Monday, January 24, 2011

Early hussars - 1510-20s

German woodcuts and  printmaking of XVI century contains some most interesting images regarding early hussars and light cavalry development. Masters like Dürer, Burgkmair, and Beham are just a few artist perfecting this craft while working on a project for thrHoly Roman Emperor Maximiliam I.
There are some examples:



  My own little sketch, with a woodcut print insert from a book by XVI century Polish poet and hussar himself Adam Czahrowski, the book titled 'Treny i Rzeczy Rozmaite"
, (author of this famous poem  -  Duma_ukrainna    here sung by Polish famous musician Czeslaw Niemen Niemen Duma , and also performed by historian,  historical music singer and researcher  Jacek Kowalski  jacek_kowalski_duma_ukrainna   ).
Pan Czahrowski, hot-headed and warlike nobleman like many of that turbulent period of last quarter of XVI century, after fighting and losing against the grand hetman Zamoyski's army at Battle_of_Byczyna fled to Hapsburg Hungary and fought there for almost 10 years as a hussar comrade (among others he participated in the defense of fortress of Gran), even wrote a letter about his movable estate pawned with Kosice(then Upper Hungary) merchants.
   Jack Lalanne, French-American  fitness  expert and exercise Titan passed away yesterday at a tender age of 96. I learned a good many  things from his videos and guidance, and I share his love for push-up finger-tip push-ups by Jack -  May you train angels in heaven, Master Jack - Pacem Aeternam!


Samuel said...

Salve Dario,

Ah my favorite topic :)
Thanks for the splendid depictions of early hussars you've found in various woodcuts and related art (and subsequently collected on your blog) - your own art is impressive as well.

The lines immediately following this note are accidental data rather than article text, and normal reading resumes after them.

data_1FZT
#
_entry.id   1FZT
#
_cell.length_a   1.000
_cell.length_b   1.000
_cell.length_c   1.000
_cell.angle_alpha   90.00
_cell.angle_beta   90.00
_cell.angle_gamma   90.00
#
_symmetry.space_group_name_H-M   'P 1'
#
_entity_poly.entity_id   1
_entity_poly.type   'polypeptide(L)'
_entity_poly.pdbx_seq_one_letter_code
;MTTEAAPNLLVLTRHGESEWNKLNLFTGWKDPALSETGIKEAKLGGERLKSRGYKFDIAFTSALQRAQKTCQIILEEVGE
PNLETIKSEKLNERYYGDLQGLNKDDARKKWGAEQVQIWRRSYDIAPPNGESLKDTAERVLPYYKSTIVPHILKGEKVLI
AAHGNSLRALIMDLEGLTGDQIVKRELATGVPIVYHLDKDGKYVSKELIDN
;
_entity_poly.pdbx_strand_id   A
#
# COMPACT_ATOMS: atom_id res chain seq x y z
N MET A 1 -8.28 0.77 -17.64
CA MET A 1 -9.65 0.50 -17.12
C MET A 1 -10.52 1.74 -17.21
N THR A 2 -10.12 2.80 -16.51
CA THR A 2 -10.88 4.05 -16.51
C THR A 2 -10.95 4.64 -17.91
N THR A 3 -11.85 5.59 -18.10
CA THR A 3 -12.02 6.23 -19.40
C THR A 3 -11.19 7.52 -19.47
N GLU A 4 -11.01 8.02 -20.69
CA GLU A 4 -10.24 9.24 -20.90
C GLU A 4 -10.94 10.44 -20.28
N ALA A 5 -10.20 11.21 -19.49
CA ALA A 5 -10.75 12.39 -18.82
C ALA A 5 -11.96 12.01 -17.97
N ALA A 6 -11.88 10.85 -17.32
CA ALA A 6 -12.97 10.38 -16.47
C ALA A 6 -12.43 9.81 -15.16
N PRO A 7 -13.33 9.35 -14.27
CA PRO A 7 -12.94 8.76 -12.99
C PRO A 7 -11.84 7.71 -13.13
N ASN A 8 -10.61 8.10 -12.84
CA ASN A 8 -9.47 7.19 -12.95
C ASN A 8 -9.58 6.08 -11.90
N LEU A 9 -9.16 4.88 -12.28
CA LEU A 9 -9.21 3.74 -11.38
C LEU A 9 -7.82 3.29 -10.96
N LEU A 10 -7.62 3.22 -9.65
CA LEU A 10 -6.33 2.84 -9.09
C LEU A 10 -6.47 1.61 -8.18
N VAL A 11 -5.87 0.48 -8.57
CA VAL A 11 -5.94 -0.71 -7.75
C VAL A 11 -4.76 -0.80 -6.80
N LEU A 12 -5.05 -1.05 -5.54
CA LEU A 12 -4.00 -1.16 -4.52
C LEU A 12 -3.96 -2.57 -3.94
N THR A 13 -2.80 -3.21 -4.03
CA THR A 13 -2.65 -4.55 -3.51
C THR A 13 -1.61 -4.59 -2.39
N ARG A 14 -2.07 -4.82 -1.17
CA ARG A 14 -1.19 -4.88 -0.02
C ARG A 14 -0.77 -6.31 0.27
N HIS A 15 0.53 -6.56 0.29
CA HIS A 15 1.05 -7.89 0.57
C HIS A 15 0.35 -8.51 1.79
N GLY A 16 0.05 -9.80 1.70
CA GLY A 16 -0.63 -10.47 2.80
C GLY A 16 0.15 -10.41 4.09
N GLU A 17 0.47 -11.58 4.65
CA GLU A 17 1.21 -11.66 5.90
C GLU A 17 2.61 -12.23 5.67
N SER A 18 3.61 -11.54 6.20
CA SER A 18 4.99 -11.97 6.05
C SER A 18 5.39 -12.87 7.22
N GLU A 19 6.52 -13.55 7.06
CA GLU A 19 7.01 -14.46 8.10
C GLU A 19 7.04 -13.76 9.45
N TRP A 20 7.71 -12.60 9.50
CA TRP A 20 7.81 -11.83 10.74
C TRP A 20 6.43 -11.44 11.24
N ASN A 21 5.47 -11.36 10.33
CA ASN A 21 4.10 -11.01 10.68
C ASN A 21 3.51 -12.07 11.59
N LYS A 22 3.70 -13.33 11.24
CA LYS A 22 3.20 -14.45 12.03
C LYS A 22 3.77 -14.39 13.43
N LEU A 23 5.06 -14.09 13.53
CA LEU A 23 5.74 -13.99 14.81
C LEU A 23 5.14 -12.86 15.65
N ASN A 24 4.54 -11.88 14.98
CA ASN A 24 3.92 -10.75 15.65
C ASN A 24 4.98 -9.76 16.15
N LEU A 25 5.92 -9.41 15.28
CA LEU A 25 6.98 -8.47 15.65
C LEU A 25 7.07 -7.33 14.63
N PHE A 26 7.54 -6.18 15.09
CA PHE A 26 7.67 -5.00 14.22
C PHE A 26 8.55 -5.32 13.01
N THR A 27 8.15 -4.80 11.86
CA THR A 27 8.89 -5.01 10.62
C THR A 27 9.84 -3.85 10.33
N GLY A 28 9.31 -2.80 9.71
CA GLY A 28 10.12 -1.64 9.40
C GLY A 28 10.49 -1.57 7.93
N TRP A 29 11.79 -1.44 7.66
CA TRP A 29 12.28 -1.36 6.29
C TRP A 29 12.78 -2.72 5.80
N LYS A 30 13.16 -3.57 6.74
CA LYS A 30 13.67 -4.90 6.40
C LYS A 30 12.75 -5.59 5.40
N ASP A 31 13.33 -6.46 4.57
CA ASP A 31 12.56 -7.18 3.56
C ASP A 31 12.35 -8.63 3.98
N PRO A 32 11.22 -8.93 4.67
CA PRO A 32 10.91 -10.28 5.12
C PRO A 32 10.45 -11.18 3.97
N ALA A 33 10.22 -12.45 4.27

To complement to the subject - Check this etching of a hussar from this sabre-scabbard (cca early 16th century )

left side:

right side:

It seems there is something similar to the galka/pommel found on the later "copia" lances...

Check also this - "10 hungarian lancers" by Jörg Breu the Elder (1530s? retrieved from original link on zeno :

Cheers and best wishes,

Kadrinazi said...

Thanks for both of You guys - Dario and Samuel - for sharing such great pictures. I need to study 16th century warfare in greater detail ;)

Dario T. W. said...

Hey Samuel,
I have a more precise drawing of this sabre scabbard engraving - i will post it soon here :)
I found many more images of early hussars but mostly without lances, showing their horse harness and tack, clothes etc. Will post them here with my own drawings etc
I got the Jorg Breu image from your comment at

there is so much iconography in the digital 'bibliotheques,' digital publications from the period and people taking photos of museum collections and showing them on the net - eons of time needed to study them all ..
I will try to show some regarding horse tack, horsemanship and horseman arms and armor along with customs, ethos and lore, God willing ...

Philip said...

I was wondering what the thing wrapped around their arms (especially number 1, right arm)is. A part of the cape maybe?
By the way, great Saka sketch. Hope others will follow.


Dario T. W. said...

thanks for your comment - well, the 'thing' is but a sleeve of his robe/caftan, with a slit at the armpits so they would wore those rboes/caftans as outer garment - i will post more images from the period showing early 1500s garments of these horsemen, However, these robes appear to have been direct descendants of the ancient Median robe or 'cantuš', also know in the later Roman empire as ridding coats - surviving Roman examples are from IV century AD Egypt. These garments were adapted (along with horse tack and horse vocabulary etc) by the Turkish tribes from their Iranian nomadic 'cousins'. Our Polish ''żupan'' and ''kontusz'' seem to have been developed from a 'union' of these nomadic robes with some other Medieval and early modern garments from Eastern and Southern Europe etc.

5000 de carti la un click distanta ! said...

It's a new comment on old post, but I hope to get an answer. Can you tell me, please, which is the source of these images Hussars?